I believe that non-judgmental and honest discussion and debate from different sides is incredibly important to the health of the discipline and also to making progress on important justice and discrimination-related issues. This kind of contribution is not an example of that – you are not genuinely trying to engage.Report

justaperson
justaperson
Reply to  NotImportantAnymore
9 months ago

NotImportantAnymore — I implore you to take some time to reflect on your response after learning a bit about the very real phenomena of white fragility: https://www.youtube.com/watch?v=45ey4jgoxeU

Regarding the point about not singling out Black philosophers / students — I didn’t interpret that as ordering white people to not ask their Black friends and colleagues how they’re doing, at all. I feel like a silver lining of all the awful shit that has gone down lately is the many conversations that are finally being had between Black people / people of color and their white friends, and a newfound awareness among many white people of the real history of the united states. A big portion of white America is taking this time to reflect on itself.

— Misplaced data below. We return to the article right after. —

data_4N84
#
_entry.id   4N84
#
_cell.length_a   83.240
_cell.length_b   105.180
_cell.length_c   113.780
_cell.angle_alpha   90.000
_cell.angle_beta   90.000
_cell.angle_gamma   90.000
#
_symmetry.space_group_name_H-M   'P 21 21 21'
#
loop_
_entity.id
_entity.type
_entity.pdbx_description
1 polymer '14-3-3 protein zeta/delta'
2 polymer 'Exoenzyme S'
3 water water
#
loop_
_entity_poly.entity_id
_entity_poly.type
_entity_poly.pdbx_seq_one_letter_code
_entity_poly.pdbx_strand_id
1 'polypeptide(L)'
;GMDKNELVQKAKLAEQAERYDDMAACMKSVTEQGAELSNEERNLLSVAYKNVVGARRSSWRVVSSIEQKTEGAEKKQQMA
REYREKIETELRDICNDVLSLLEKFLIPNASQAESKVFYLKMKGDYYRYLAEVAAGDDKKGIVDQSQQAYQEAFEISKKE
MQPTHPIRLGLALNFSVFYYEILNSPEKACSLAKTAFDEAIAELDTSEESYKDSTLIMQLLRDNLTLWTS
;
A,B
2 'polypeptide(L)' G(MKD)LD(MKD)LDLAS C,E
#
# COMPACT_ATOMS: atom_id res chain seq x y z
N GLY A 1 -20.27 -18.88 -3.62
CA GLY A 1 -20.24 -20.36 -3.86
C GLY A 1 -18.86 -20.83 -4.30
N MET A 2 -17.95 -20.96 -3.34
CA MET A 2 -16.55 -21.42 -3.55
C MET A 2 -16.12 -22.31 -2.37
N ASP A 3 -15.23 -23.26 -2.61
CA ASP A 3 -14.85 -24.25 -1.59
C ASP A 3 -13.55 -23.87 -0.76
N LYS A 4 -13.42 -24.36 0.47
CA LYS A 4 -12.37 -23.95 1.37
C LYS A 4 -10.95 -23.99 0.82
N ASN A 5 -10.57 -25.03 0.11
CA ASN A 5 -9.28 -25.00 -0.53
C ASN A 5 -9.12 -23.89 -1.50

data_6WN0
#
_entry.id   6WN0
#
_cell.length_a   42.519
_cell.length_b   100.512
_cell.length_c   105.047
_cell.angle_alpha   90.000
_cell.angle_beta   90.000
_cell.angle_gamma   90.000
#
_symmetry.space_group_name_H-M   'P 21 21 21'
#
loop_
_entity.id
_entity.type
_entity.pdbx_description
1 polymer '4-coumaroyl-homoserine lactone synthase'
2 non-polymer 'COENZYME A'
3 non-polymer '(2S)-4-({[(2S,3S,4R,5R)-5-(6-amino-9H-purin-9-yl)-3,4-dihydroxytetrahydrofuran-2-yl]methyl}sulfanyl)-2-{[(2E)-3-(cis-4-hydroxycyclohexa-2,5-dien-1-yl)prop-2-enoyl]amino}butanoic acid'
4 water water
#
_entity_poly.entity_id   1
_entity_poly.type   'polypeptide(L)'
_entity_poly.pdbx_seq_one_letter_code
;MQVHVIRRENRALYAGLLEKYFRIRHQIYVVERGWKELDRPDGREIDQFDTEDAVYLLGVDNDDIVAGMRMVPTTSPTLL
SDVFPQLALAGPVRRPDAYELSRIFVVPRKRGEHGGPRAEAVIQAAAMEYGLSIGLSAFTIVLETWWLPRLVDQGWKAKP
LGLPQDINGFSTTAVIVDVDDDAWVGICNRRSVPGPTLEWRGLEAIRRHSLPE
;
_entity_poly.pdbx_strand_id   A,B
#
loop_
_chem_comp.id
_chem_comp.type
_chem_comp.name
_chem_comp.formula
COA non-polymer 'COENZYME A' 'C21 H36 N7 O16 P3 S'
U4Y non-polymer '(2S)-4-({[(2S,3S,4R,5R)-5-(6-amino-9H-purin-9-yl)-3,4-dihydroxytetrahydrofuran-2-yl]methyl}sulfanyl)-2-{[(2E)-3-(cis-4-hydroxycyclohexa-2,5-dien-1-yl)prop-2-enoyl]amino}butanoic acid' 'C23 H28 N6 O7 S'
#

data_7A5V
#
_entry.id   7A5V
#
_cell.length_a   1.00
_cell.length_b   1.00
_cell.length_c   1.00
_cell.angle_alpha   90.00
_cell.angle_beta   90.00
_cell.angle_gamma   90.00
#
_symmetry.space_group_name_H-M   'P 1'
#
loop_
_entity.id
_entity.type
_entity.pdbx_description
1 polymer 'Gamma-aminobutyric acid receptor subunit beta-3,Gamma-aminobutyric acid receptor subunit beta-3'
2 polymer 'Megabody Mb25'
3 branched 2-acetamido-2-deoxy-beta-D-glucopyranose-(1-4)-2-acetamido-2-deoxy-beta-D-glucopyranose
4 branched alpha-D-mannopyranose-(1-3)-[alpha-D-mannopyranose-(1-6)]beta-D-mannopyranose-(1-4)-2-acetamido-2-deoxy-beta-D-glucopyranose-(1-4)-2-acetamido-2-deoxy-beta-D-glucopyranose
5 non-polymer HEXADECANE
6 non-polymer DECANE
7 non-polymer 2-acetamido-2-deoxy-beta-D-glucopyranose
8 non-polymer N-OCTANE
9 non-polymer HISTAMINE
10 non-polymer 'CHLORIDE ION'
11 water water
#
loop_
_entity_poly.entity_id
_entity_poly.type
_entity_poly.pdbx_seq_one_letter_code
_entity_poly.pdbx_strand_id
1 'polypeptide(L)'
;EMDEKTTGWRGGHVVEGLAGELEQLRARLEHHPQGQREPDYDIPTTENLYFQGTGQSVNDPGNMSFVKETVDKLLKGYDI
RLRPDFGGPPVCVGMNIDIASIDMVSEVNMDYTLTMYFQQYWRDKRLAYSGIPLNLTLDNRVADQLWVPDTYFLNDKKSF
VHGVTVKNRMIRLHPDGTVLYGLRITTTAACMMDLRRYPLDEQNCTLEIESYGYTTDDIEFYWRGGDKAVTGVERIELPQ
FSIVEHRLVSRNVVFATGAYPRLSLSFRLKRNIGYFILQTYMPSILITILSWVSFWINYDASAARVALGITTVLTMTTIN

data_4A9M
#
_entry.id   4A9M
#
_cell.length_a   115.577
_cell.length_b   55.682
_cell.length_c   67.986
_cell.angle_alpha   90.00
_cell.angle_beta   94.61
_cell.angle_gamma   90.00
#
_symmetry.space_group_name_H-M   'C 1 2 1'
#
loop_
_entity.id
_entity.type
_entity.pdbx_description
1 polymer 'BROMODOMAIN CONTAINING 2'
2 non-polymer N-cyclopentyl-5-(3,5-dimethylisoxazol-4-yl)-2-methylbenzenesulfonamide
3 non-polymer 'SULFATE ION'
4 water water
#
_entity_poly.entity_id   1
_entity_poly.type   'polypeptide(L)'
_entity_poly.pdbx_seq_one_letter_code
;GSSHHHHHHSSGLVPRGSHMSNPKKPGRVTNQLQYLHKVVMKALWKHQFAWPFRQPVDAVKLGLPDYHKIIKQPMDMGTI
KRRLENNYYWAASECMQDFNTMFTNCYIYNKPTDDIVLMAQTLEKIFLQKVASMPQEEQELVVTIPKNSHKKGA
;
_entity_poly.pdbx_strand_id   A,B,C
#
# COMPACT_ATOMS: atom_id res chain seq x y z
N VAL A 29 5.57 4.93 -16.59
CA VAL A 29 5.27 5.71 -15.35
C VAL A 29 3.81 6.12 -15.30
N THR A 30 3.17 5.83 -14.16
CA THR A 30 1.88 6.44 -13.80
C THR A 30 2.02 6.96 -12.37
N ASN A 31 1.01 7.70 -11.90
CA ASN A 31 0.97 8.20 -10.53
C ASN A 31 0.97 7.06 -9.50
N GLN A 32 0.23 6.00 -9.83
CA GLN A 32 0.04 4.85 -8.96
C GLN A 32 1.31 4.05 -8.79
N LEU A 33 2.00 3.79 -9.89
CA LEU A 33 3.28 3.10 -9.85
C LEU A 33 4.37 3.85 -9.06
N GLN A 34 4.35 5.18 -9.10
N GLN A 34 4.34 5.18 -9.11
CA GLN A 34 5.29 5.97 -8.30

Instead, I interpreted that as telling white people not to ask their Black friends for a ‘to-do’ list for combatting racism — like maybe go online for that stuff. And obviously these recommendations, as with all recommendations, should be interpreted with the caveat “to the extent that is reasonable” — what’s appropriate for you to discuss with someone of course depends *also* on your personal relationship with them.